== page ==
Friday, May 06, 2005

The Truth about Tenure

A comment asked that I comment on the tenure process - and I will - sometime Real Soon Now.

In the meantime, I caught ER (sweeps ya know) last night, and Dr Carter got tenure, and Dr Lewis did not...
Dr Weaver tried to explain it to Dr Lewis: blah, blah, budgets, blah blah research blah blah; and then she got angry and in an unrealistic but interestingly truthful outburst she let it slip: "you're expected to have raised at least a million dollars in grants by your seventh year" (paraphrasing).

Er. That is it.

There are refinements; eg some institutions have a hard time dealing with "collaborations", this strange thing where more than one faculty member contributes to a grant or research effort. Some deal with it by assigning all the credit to the senior faculty member (I kid you not); some just pro-rate the credit; some have incredible elaborate non-zero-sum schemes for assigning partial credit (beware of those, they're often negative-sum).
Synergy may be in the vocabulary of admins, but 99% of them don't know what it means. Resident Dean excepted of course.

Oh, and if they start talking about "inter-disciplinary" thingies, then run to your office and lock the door. What they mean is "we get other peoples money". No concept of sharing. My 3 year old does better than that.


Anonymous Anonymous said...

What a cynic. But not entirely off the mark. At the institutions you are thinking about, research is a critical part of the job (sometimes the critical part). Fundraising is vital to scientific research in many fields: although start-up gets people going, a lab scientist usually can't be expected to continue to do excellent research without raising significant amounts of grant support. And the best gauge of future success in fundraising is past success.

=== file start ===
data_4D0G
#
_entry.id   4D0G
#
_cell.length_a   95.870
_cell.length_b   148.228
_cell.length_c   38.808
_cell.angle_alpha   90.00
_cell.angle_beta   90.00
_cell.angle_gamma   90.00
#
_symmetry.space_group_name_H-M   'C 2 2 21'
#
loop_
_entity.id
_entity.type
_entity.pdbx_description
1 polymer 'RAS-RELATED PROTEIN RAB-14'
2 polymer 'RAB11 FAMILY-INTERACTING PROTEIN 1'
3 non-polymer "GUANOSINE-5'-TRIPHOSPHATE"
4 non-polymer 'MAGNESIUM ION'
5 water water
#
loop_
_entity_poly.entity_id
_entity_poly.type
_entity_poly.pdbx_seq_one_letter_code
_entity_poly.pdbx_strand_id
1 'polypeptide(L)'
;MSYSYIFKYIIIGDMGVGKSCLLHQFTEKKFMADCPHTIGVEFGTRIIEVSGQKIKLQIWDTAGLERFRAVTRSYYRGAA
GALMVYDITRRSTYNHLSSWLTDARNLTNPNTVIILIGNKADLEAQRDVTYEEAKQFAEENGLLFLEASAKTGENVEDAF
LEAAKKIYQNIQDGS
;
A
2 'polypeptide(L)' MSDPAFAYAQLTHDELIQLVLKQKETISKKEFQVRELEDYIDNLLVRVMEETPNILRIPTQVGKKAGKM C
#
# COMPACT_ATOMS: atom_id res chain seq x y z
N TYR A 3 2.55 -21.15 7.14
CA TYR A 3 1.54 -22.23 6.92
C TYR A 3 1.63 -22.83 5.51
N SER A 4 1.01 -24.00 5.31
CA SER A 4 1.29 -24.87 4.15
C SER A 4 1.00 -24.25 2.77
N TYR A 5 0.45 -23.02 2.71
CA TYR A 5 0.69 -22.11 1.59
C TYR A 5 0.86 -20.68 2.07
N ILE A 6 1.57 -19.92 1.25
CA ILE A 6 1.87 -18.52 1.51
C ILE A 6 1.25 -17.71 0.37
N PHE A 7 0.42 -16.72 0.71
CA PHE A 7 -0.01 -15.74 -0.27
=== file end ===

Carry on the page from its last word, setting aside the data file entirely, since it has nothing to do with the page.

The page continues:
The real trouble comes when people start to let the money stand in as a direct proxy for good science. In some fields, people can do great, exciting work without a lot of grant money. The requirement (or perceived requirement) for fundraising regardless of true need can be damaging to these folks (not to mention the taxpayer). And sometimes really good people who should be funded aren't funded, and a department needs to be courageous enough to take a risk on the future. (Of course, sometimes a courageous department also needs to say "no" to a good fundraiser who can't teach.) And the administration needs to avoid formulaic bean counting particularly if synergistic, multidisciplinary work is to be properly recognized and nurtured.

All that said, my impression had been that even the institutions with awful histories of bad tenure decisions (e.g., Harvard, MIT, ...) have been getting better, spurred perhaps by increasing competition for the best young people and the awesome rise in set-up costs associated with replacing someone who isn't tenured. That optimism has been shaken recently by a couple of well-known "errors" among people whose work I know pretty well. Most places do the right thing most of the time. But a decision that comes as a rude shock to the faculty member rather than simply a great disappointment implies that a mistake has been made somewhere, if not in the decision then in the mentoring. --resident dean

9:35 PM  
Blogger Steinn said...

I don't know how that happened...

But, yeah, what he said.
Though I'll return to this topic, at great length, when I feel brave enough. Seriously.

Oh, and you said "mentor". Tee Hee.

Seriously, I know where the "mentor" concept is coming from; but it can't be forced - it can be encouraged, but I think it has to happen naturally with people who click or are already in a hierarchical relationship. It can't be commanded.

There're some interesting thought to be had on the US academic system (science sub-branch) as a feudal economy; with asymmetrically informed players, only some of whom know game theory and very few know iterated game theory. And I won't even get into the Mirrlees bidding instability.

11:51 PM  

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